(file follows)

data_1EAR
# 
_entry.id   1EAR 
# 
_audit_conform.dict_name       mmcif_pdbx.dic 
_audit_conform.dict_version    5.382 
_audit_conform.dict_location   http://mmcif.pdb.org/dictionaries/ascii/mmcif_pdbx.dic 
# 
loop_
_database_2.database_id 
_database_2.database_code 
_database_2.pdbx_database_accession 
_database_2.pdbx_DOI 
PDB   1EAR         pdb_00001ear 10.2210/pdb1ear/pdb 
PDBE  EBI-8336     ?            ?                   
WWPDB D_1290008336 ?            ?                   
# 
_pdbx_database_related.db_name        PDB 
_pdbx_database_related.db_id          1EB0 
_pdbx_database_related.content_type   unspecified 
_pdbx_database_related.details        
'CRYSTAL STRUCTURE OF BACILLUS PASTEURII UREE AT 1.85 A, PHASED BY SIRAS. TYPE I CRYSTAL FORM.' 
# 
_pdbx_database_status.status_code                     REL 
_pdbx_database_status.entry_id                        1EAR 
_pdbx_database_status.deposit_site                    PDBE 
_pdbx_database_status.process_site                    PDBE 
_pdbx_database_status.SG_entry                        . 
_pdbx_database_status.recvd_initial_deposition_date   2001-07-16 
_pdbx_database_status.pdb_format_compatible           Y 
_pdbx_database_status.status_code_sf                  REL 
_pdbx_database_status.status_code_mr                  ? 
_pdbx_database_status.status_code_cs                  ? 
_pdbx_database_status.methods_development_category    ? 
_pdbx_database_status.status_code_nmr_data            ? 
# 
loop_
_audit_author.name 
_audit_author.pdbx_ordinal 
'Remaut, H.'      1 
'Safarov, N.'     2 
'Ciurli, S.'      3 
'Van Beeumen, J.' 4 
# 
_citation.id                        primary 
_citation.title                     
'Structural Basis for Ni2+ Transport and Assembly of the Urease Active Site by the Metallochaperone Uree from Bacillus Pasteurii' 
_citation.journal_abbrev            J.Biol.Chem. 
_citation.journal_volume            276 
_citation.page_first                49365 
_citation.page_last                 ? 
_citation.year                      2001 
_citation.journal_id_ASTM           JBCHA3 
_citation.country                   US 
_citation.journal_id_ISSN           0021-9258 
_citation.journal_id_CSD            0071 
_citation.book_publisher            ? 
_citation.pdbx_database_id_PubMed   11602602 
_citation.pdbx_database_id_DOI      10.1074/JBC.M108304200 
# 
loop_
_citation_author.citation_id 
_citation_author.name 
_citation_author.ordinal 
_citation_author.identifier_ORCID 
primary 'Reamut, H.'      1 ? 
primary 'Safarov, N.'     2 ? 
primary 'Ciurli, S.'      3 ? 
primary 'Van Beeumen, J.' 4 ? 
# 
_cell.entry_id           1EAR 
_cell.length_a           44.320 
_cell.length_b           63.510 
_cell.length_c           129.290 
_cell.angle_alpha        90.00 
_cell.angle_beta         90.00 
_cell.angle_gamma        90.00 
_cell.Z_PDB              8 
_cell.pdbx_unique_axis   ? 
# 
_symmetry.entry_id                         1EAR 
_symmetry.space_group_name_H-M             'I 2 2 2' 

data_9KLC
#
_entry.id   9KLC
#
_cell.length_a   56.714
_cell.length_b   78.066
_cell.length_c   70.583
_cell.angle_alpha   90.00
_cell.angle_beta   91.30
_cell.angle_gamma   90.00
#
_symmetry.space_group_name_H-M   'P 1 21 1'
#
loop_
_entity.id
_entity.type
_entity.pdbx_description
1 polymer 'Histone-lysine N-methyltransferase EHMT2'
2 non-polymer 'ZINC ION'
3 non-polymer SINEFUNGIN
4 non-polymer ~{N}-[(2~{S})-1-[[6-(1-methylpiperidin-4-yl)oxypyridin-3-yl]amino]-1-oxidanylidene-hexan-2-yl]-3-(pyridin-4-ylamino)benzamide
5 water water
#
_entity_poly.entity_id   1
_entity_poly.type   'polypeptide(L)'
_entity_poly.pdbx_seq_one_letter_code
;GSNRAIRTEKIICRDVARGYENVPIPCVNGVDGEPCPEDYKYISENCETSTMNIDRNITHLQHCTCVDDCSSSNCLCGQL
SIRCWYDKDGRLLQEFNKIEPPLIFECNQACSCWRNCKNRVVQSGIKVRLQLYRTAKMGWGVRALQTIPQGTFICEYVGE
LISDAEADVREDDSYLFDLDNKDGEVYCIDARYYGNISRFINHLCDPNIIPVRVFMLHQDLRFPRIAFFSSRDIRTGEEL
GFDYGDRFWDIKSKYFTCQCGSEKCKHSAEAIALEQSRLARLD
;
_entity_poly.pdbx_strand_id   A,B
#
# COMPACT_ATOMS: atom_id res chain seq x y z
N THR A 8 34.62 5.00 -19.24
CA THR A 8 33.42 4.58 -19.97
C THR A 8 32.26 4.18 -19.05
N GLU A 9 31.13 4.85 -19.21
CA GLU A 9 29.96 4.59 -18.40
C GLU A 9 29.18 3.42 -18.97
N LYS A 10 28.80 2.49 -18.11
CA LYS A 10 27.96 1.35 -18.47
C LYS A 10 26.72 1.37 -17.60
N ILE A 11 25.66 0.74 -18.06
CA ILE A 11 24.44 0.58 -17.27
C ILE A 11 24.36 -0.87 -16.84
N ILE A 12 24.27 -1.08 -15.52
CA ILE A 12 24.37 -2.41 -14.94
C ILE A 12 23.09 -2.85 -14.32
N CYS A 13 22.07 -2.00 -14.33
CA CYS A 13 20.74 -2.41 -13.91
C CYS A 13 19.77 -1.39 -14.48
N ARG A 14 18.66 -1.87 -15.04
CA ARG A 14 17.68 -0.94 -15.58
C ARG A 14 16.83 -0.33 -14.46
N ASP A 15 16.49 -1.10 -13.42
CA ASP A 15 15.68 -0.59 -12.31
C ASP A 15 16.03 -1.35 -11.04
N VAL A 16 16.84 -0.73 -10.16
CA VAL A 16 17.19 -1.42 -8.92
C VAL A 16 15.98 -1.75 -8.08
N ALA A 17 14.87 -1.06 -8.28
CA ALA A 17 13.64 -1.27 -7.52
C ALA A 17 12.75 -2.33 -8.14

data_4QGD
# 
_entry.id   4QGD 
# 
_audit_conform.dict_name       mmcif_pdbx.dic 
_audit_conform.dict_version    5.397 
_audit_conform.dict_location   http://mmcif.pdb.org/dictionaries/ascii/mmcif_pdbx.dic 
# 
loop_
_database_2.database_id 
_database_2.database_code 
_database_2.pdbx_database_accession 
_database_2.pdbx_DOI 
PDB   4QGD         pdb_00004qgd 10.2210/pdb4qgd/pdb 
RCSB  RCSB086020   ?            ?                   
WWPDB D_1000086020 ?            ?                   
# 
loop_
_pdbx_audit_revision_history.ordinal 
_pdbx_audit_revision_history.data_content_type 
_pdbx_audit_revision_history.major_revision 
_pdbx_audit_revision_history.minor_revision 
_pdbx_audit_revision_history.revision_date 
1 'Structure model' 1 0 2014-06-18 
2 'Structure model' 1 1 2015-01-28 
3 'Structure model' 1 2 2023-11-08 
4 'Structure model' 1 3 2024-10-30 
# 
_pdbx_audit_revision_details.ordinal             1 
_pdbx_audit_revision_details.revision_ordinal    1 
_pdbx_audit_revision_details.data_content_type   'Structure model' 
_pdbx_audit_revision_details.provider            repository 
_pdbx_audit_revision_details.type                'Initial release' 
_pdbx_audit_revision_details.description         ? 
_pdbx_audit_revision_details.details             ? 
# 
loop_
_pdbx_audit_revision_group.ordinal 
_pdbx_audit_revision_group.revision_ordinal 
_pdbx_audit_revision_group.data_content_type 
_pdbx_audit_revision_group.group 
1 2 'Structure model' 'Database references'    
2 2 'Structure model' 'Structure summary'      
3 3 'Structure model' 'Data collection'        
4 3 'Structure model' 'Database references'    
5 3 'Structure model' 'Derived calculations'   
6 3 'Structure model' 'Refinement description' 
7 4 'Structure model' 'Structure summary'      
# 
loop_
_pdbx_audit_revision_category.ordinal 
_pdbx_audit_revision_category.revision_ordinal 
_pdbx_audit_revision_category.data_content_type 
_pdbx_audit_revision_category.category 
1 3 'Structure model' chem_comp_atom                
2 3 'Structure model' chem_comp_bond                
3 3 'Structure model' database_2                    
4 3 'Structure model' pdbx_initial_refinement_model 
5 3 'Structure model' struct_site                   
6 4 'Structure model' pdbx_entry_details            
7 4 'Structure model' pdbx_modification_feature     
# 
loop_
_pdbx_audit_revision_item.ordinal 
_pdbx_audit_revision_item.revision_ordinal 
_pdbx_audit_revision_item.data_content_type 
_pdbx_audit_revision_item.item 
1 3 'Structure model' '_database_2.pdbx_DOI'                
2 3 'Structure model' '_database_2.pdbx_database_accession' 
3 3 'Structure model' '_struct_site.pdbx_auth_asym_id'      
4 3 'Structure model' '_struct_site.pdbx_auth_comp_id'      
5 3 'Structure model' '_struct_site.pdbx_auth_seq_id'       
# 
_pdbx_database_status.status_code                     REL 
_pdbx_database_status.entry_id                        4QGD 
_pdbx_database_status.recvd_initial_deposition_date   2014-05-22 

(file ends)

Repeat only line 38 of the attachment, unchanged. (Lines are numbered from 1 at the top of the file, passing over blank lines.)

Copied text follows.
_audit_author.name 